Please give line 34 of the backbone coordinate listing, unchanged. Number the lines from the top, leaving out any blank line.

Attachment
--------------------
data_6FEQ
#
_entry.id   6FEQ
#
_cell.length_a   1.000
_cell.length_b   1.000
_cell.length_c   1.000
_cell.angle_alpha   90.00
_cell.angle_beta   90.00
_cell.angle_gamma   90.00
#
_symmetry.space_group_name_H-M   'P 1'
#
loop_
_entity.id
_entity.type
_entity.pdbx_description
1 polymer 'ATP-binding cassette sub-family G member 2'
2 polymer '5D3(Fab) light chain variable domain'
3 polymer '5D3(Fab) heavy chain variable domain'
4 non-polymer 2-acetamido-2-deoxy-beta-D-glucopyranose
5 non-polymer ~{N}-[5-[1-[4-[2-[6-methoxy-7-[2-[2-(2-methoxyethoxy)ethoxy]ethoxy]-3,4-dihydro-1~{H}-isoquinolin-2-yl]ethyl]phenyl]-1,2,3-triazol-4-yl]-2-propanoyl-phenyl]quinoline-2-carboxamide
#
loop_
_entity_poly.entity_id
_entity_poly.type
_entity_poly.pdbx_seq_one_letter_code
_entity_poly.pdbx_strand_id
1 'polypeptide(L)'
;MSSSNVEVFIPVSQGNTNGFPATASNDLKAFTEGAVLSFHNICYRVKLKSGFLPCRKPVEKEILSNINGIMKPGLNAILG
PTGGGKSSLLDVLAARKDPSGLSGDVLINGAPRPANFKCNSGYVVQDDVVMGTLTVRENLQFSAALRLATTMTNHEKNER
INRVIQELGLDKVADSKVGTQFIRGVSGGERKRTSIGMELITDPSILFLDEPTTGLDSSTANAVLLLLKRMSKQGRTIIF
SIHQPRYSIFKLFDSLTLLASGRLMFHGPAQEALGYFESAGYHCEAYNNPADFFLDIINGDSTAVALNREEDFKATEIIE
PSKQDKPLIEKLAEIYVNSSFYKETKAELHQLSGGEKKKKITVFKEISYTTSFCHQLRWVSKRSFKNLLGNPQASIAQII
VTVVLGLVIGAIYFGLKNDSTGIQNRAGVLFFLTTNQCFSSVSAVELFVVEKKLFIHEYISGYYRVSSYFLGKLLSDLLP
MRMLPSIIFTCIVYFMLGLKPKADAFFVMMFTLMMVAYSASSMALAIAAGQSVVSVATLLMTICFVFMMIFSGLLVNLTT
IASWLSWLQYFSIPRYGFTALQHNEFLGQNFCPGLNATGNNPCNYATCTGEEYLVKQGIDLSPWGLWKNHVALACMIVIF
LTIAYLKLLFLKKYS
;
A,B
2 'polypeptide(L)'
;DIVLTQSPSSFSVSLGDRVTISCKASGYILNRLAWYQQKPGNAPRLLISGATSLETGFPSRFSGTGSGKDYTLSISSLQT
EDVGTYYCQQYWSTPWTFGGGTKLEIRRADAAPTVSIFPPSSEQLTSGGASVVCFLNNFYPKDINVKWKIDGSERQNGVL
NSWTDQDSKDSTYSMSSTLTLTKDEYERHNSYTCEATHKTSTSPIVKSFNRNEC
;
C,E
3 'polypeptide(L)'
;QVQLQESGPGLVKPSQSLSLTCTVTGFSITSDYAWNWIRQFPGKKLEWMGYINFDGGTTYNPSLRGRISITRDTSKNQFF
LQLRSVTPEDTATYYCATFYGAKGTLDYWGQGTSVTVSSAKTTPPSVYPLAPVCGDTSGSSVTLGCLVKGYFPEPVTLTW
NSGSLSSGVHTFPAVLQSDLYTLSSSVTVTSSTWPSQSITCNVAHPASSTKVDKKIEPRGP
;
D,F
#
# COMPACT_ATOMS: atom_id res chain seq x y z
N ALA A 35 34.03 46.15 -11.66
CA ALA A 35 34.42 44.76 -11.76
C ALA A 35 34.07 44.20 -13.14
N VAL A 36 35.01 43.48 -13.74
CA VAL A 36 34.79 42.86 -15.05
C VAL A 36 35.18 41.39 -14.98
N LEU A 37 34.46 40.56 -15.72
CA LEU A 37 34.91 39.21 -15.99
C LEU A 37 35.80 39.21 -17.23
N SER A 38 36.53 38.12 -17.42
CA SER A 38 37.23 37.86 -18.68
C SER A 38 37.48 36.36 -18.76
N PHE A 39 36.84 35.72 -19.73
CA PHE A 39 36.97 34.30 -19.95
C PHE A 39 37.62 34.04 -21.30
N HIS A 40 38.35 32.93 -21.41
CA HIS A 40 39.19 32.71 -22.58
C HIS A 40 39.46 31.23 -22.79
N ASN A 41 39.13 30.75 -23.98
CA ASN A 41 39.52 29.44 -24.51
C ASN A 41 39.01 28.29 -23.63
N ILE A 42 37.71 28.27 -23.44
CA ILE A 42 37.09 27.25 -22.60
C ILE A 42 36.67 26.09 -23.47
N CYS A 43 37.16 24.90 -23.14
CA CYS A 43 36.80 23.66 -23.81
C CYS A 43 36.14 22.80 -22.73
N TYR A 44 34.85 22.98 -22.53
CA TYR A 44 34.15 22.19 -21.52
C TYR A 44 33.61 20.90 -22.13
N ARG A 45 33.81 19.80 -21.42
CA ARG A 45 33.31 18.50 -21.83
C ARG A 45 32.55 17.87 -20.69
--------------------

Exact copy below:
PSKQDKPLIEKLAEIYVNSSFYKETKAELHQLSGGEKKKKITVFKEISYTTSFCHQLRWVSKRSFKNLLGNPQASIAQII